Teen Gets 23 Years for West Liberty-Salem High School Shooting

The teen was sentenced to the maximum number of years for the charges he faced, which included attempted murder, felonious assault and inducing panic.
Published: May 3, 2018

The teen who pleaded guilty to opening fire inside a West Liberty, Ohio, high school in January 2017, injuring two students, was sentenced on Wednesday.

Champaign County Judge Nick Selvaggio sentenced 18-year-old Ely Serna to 23.5 years in prison, the maximum sentence for the charges he faced, reports WDTN.

Serna initially pleaded not guilty by reason of insanity before pleading guilty earlier this month to charges of attempted murder, felonious assault and inducing panic. Champaign County Prosecutor Kevin Talebi dropped 10 other felony charges in exchange for Serna’s guilty plea.

Police say Serna began randomly shooting students with a 12-gauge shotgun at West Liberty-Salem High School as classes began on Jan. 20, 2017.

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Serna shot 16-year-old Logan Cole in the chest in a school bathroom just as he had finished assembling a shotgun he snuck inside the school in his backpack.

Serna then fired at, but missed, social studies teacher Greg Thomas, who came running after he heard the first gunshot. Serna continued down a hallway and fired into two classrooms, injuring another student.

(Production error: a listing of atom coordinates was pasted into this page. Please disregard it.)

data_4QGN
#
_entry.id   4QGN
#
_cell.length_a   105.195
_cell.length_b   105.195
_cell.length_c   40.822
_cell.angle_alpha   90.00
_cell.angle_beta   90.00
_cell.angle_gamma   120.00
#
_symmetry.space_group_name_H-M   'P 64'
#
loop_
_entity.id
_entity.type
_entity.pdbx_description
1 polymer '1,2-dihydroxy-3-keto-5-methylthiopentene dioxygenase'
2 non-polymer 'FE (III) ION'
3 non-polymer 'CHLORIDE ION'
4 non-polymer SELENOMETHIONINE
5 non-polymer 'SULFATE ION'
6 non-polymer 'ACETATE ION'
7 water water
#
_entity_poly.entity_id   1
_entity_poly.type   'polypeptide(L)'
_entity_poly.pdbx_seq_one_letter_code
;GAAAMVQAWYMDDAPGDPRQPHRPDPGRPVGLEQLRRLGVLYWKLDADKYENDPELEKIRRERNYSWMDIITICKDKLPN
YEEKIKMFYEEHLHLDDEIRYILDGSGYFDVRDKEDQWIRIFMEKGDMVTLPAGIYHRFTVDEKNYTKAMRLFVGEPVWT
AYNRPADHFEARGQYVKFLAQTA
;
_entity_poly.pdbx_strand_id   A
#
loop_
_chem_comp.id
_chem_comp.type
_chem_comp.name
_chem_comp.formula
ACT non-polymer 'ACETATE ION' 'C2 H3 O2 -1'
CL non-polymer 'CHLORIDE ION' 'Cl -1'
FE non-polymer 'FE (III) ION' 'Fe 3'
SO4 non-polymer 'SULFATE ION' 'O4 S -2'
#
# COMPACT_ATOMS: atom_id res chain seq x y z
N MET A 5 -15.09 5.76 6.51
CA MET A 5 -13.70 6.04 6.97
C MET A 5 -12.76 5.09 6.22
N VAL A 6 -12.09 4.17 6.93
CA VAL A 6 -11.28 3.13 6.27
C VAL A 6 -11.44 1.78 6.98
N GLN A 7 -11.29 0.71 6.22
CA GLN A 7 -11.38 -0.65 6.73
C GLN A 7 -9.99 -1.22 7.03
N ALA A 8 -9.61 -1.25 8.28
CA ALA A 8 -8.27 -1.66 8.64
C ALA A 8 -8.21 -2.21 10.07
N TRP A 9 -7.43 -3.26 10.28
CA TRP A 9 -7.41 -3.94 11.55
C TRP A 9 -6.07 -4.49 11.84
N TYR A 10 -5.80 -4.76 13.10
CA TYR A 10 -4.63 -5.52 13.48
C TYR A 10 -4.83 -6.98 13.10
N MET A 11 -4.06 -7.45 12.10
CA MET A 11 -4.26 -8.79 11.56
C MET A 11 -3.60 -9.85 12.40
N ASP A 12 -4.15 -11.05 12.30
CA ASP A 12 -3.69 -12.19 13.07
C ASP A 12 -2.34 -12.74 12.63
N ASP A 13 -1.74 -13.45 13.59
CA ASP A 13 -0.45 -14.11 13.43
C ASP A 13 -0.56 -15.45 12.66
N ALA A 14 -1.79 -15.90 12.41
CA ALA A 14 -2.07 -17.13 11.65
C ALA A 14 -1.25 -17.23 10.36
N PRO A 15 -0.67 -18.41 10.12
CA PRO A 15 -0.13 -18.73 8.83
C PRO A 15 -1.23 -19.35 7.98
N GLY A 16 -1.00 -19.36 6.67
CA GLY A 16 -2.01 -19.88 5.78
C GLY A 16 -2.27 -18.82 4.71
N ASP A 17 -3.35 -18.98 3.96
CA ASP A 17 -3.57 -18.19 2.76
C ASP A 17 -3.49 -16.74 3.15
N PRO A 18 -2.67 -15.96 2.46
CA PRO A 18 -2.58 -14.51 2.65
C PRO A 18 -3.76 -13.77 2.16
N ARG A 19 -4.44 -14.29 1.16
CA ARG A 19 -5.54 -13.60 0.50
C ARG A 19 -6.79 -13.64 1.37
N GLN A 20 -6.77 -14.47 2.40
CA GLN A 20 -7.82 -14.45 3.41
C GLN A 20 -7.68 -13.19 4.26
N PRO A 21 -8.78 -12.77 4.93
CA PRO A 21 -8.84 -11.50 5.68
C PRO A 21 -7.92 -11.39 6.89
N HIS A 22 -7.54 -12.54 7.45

District Superintendent Kraig Hissong praised his staff for using their emergency training, which included ALICE training, when the shooting began. Hissong also told the media that Serna had no disciplinary issues prior to the attack.

Multiple staff members were able to stop Serna and pinned him down before police arrived.

On Wednesday, when Selvaggio asked Serna why he carried out the shooting, he replied, “I can’t say I was angry about anybody or anything. I didn’t have anybody targeted.”

Talebi told the courtroom Serna had texted a friend the night before the shooting and asked him who he hated, according to The Dispatch.

During the sentencing, Selvaggio offered a possible motive for the shooting, as Serna previously said he thought he had failed a drug test the day before the shooting that would jeopardize his varsity wrestling career.

Selvaggio also noted that psychological evaluations showed Serna had beaten animals to death with rocks and boards, which played a large part in his decision to sentence Serna with the maximum punishment.

Defense attorney Dennis Lieberman said Serna’s actions were caused by mental illness and that his client believed he was following a deity’s orders when he opened fire, reports The NY Post.

Lieberman also said he was disappointed that Serna’s mental health wasn’t given more consideration after psychologists diagnosed him with major depressive disorder and said he did not know right from wrong at the time of the shooting.

In addition to Selvaggio summarizing 32 victim impact statements, Cole spoke at the sentencing, stating the damage done by Serna is widespread and will last in him and his community forever. He also urged that Selvaggio give Serna the maximum sentence.

“That kind of trauma sticks with people,” he said. “Never again will our family and our community regain the innocence that we once held.”

Cole also spoke to lasting health effects from the shooting, including the hundreds of lead pellets that remain inside his body.

“In many ways, even if you serve the full sentence, it will not compare to the damage that was done to so many lives on Jan. 20,” Cole said. “I also want you to know there is a difference between forgiveness and justice. The reason I can show you forgiveness is because Christ first showed forgiveness to me. My hope and prayer is that you also come to know Him as your savior.”

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